ALONZO B. CORNELL, the thirtieth governor of New York, was born in Ithaca, New York on January 22, 1832. His education was attained at Ithaca Academy. As a teenager, he worked as a telegraph operator, and eventually became the vice president and director of the Western Union Telegraph Company. He also was a successful steamboat owner and banker. Cornell first entered politics as an unsuccessful candidate for the lieutenant governorship in the 1868 election. From 1870 to 1878 he chaired the New York Republican State Central Committee; and in 1873 he served as a member and speaker of the New York House of Representatives. He also served as the surveyor of customs in New York City, a post he held from 1876 to 1878. Cornell next secured the Republican gubernatorial nomination, and was elected governor by a popular vote on November 4, 1879. During his tenure, a women’s reformatory in Hudson was organized; a state railroad commission was initiated; a state board of health was formed; women qualified for positions as school officers; and a corporation state tax law was sanctioned. After running unsuccessfully for reelection, Cornell retired from political life. Governor Alonzo B. Cornell passed away on October 15, 1904, and was buried in the Sage Chapel at Cornell University in Ithaca, New York.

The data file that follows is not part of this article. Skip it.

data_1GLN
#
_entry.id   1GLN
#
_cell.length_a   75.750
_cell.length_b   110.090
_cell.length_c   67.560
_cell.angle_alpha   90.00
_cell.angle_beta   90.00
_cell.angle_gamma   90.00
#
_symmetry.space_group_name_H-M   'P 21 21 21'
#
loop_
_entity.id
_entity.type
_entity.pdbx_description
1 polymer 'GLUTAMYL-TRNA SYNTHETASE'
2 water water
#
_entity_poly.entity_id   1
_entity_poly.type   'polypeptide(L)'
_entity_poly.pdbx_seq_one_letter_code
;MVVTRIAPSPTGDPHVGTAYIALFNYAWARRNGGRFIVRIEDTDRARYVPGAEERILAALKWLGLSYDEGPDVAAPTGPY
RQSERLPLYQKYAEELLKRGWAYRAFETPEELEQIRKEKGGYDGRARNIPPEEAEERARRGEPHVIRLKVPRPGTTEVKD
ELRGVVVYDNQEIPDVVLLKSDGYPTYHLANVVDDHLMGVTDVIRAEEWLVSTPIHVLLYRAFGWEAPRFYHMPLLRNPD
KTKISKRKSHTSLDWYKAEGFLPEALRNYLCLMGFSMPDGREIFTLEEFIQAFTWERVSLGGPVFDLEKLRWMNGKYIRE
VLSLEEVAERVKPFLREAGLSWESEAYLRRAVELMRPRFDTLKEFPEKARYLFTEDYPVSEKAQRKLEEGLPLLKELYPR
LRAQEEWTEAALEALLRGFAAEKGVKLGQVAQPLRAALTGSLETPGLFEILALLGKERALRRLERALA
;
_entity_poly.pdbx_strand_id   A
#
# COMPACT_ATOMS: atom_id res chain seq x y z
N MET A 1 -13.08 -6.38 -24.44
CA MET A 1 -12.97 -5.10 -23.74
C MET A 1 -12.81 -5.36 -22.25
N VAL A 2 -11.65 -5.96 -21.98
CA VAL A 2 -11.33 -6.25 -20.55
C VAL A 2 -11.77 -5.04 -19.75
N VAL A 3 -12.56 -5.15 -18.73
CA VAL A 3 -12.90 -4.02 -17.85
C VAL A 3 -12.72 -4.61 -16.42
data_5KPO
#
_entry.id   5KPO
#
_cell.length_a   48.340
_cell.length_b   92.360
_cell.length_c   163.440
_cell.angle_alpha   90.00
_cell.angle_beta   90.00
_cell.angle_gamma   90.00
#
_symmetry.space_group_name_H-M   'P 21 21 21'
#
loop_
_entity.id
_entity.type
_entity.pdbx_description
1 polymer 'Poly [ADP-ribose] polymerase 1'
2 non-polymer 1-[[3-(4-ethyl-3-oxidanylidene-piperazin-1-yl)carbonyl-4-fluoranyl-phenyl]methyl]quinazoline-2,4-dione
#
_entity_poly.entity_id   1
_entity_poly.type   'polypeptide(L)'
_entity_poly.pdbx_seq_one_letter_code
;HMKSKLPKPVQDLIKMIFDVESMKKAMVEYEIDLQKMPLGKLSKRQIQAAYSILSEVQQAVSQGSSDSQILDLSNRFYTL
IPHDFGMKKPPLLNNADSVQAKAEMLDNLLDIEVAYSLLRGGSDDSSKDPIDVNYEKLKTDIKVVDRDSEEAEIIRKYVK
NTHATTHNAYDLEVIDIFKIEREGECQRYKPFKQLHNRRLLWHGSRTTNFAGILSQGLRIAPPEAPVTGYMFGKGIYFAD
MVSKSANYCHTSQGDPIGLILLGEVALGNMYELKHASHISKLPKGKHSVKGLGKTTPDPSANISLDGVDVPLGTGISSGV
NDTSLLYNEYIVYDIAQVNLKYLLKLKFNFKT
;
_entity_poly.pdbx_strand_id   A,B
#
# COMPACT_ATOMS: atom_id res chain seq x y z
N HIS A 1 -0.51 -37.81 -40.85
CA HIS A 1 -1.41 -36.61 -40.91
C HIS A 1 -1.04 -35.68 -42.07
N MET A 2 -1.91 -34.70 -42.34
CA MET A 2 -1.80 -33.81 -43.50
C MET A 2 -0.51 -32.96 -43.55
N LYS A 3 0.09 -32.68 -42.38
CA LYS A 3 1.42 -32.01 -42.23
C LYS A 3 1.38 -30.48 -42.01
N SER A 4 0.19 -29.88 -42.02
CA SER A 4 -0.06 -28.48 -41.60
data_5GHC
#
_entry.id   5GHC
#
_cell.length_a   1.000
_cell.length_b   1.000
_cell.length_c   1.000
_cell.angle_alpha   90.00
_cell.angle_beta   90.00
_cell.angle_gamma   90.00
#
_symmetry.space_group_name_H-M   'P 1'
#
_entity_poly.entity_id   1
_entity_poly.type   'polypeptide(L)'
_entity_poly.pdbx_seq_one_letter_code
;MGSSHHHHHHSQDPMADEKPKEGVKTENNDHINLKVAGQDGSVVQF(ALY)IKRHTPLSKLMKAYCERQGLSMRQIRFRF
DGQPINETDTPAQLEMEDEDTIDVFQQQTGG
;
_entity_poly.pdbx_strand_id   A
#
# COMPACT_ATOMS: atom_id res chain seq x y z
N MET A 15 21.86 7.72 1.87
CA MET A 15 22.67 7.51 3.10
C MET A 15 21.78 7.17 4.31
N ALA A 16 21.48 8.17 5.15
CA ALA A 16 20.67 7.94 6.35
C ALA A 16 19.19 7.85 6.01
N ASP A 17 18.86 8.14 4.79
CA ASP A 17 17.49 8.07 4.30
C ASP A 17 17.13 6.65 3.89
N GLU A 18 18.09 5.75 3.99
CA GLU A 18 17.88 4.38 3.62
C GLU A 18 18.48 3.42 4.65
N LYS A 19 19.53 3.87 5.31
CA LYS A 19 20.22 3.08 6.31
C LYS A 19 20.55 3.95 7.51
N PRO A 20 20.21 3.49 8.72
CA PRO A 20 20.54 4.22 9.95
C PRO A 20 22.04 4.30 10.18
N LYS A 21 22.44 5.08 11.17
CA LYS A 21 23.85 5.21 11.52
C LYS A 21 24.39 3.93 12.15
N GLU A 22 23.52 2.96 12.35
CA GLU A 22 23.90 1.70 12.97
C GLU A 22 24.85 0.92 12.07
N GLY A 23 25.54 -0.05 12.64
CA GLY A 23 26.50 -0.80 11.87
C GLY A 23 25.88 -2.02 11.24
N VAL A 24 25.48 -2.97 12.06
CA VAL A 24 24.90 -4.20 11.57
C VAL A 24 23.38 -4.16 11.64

Sobel, Robert, and John Raimo, eds. Biographical Directory of the Governors of the United States, 1789-1978, Vol. 3, Westport, Conn.; Meckler Books, 1978. 4 vols.